Chennai: Tamil Nadu may have breached the grim benchmark of one lakh COVID-19 infections, racing to second place in the country behind Maharashtra, but the government says ramped up testing and early detection are among the factors leading to reporting of such high numbers.
The southern state’s numbers as on Friday clocked a total of 1,02,721 with 1,385 deaths, while recoveries stood at 58,378. The recovery rate is 57 per cent.
Around 12.70 lakh samples have been tested so far, the numbers being 35,028 on Friday. The state’s fatality rate is 1.3 per cent.
Among the many infected include state Higher Education Minister K P Anbalagan.
DMK legislator J Anbazhagan, who had tested positive for the deadly virus, died early in June.
When health minister Dr C Vijayabaskar took to Twitter to announce the first Coronavirus case in Tamil Nadu on March 7, an engineer from Kancheepuram with a travel history to Oman, little did people imagine the state would register over a lakh cases in a little less than four months.
Tamil Nadu seemed comfortable then as neighbouring states like Kerala saw a spike in Coronavirus cases.
Though the state reported lower daily increase initially, with the government having high hopes of reversing the trend soon, things changed and the numbers started galloping after two clusters—the Tablighi Jamaat members, and the Koyambedu wholesale market, started redrawing the COVID-19 situation in the state.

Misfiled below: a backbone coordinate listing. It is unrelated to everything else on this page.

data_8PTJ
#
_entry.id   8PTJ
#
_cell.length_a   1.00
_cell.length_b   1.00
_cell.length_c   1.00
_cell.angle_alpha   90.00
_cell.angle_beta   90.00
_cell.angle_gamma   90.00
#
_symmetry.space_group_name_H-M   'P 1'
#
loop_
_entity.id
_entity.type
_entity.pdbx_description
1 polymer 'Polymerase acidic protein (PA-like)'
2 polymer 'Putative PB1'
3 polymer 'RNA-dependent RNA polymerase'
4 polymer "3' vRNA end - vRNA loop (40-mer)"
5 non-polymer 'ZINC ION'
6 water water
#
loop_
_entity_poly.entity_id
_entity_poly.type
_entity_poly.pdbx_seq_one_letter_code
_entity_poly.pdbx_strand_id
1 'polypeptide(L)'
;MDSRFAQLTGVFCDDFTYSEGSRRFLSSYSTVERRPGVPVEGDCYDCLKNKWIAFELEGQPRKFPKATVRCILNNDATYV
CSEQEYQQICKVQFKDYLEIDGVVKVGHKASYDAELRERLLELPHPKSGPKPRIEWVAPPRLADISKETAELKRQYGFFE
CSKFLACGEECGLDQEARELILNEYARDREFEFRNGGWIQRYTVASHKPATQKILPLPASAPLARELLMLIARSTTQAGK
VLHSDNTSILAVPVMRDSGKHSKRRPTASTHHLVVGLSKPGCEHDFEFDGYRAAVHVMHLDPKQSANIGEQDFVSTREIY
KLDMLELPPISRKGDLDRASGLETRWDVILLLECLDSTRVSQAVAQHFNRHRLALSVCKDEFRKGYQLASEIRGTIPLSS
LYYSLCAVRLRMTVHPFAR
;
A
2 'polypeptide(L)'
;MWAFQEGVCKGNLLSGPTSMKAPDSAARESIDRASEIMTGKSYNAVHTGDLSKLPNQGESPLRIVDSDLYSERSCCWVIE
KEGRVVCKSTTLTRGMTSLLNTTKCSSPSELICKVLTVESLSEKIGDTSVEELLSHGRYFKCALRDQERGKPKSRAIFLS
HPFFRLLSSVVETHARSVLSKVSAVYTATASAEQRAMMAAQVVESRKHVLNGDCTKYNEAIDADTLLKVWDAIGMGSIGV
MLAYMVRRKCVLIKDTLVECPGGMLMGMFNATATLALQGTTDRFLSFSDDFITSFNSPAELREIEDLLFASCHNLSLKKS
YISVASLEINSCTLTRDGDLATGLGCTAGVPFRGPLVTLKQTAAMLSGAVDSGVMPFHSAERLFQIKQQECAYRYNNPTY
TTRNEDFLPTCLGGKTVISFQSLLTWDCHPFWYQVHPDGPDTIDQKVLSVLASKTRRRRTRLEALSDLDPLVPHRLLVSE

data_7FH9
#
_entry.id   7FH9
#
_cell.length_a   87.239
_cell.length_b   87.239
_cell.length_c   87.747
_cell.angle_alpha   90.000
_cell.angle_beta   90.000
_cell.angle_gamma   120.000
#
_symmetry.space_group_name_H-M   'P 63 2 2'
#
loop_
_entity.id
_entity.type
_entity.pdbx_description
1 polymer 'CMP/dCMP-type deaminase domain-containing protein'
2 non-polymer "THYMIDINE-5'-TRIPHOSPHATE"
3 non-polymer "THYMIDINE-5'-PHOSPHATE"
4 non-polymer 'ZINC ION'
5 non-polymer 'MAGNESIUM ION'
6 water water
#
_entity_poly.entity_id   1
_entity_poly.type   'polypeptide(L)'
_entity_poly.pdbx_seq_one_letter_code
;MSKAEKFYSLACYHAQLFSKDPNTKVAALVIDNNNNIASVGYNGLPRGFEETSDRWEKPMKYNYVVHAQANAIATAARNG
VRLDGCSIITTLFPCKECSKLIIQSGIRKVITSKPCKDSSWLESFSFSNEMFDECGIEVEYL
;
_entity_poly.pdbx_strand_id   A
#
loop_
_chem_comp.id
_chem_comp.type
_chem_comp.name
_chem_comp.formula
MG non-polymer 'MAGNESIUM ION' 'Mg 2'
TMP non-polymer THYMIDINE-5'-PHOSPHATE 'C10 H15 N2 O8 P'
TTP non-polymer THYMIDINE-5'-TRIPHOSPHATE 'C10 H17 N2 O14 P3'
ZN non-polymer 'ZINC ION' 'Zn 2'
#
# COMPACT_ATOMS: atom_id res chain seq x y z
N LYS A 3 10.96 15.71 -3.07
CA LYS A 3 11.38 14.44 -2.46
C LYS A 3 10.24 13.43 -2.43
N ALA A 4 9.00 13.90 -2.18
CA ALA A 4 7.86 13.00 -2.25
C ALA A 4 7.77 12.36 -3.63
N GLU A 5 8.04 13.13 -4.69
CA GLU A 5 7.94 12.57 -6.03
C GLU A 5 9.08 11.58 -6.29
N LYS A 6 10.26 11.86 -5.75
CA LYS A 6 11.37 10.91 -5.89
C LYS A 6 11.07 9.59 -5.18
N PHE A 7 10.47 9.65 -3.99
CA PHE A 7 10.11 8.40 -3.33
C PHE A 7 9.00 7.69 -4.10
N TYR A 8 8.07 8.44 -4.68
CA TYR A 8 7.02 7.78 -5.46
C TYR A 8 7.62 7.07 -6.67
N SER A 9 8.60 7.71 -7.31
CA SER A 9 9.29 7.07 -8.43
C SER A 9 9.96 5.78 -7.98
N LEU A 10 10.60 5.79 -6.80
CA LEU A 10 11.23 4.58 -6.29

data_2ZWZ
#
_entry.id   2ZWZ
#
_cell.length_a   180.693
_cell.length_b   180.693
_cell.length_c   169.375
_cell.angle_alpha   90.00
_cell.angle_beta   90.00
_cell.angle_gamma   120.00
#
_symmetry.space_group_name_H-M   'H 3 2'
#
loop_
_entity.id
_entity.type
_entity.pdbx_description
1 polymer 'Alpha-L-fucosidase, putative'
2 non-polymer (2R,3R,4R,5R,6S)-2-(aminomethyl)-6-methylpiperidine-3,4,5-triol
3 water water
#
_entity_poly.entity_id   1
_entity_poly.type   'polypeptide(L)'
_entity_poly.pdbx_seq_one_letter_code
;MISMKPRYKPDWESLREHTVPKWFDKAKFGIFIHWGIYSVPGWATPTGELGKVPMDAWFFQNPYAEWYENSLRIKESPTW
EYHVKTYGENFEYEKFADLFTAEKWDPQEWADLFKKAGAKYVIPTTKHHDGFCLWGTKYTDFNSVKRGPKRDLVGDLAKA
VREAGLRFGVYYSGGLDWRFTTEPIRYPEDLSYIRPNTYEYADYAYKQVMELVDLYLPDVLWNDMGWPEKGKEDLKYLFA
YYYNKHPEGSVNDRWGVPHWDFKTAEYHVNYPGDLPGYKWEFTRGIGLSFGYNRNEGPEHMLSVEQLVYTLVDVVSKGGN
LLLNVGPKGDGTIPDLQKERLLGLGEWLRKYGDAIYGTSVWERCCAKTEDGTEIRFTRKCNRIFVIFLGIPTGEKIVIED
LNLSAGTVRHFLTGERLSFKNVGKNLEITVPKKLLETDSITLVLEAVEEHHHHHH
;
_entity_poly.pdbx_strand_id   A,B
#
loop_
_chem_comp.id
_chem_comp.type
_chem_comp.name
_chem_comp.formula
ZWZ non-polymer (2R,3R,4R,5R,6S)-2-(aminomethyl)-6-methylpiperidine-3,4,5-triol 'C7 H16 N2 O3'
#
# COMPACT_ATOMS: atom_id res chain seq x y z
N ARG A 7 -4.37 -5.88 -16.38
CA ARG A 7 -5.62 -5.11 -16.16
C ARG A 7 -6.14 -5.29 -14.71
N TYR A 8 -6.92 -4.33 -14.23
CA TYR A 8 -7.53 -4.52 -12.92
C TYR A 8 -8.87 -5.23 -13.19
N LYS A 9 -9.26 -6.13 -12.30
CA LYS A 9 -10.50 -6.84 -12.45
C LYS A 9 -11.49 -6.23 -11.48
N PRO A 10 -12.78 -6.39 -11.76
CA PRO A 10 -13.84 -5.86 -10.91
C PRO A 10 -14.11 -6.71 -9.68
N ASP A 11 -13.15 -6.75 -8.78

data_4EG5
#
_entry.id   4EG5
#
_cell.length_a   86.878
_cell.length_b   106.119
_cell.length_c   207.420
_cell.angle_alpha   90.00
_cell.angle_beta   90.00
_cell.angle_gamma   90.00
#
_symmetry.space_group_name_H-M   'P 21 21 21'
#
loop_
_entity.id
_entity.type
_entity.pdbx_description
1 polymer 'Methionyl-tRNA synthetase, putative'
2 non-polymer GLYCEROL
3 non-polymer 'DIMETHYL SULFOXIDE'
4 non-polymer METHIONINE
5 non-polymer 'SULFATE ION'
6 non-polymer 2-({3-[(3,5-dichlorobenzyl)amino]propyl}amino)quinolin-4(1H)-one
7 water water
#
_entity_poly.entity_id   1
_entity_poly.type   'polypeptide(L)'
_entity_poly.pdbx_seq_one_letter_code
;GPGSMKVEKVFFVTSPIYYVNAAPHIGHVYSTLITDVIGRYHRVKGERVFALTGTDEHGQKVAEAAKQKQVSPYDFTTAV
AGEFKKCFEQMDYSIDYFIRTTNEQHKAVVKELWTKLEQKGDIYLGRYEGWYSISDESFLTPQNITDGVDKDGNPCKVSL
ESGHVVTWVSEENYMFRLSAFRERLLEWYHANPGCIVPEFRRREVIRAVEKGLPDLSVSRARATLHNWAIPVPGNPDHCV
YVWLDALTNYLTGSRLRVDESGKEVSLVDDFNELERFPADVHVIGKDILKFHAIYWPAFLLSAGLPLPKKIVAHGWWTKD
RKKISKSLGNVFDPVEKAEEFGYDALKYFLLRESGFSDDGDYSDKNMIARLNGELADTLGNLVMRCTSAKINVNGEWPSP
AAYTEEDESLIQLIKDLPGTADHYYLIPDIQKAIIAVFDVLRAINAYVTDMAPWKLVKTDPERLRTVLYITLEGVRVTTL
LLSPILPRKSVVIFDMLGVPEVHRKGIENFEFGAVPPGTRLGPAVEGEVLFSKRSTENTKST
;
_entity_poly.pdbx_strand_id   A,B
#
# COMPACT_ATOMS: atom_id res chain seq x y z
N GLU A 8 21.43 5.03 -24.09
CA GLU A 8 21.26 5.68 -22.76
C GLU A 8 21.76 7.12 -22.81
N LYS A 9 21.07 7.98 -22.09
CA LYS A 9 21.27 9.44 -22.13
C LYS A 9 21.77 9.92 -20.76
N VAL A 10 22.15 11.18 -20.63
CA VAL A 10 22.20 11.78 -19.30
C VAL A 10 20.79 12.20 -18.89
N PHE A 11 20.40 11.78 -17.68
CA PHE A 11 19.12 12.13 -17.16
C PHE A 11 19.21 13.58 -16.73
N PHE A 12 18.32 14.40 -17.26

The government said many cases were imported from other states and countries too.
Though initially Chennai with its medical infrastructure and size of population contributed to the high caseloads, other parts in Tamil Nadu too started reporting cases since June.
Incidentally, Chennai tops the virus chart with 64,689 cases so far.
The government has said density of population is an important factor for the rapid spread of the pandemic in the city.
At present, Chennai has 158 containment zones, 50 of which are in Tondiarpet and 43 in Anna Nagar, two of the worst affected areas in the city.
Tamil Culture minister K Pandiarajan, entrusted to oversee the work in Tondiarpet, told PTI that “the 2,200 strong field team and the mantra of the Chief Minister (K Palaniswami) to align five Ts – Trace, Track, Test, Treat and Tech– have helped to increase the recovery rate and brought down the fatalities (in the city).”
Chennai’s neighbouring districts–Kancheepuram, Chengalpetand Tiruvallur, besides Madurai, are the other districts with high virus caseloads.
These districts are presently under intense lockdown to curb the spread of the contagion, although curbs will continue with some relaxations from July 6.
Though the state has been reporting high daily tally for the past many days, the government insists that there is no need for panic.
“The spike in cases should not make one panic and Chennai’s slums need not be compared with those in Mumbai,” (another high prevalent zone), according to Health secretary J Radhakrishnan.
“The chief minister’s strategy of aggressive and increased testing has led to increase in cases. The state’s focus is to reduce its fatalities.
Tamil Nadu has a fatality rate of 1.3 per cent, which is low compared to the national average of 2.9 per cent,” he said.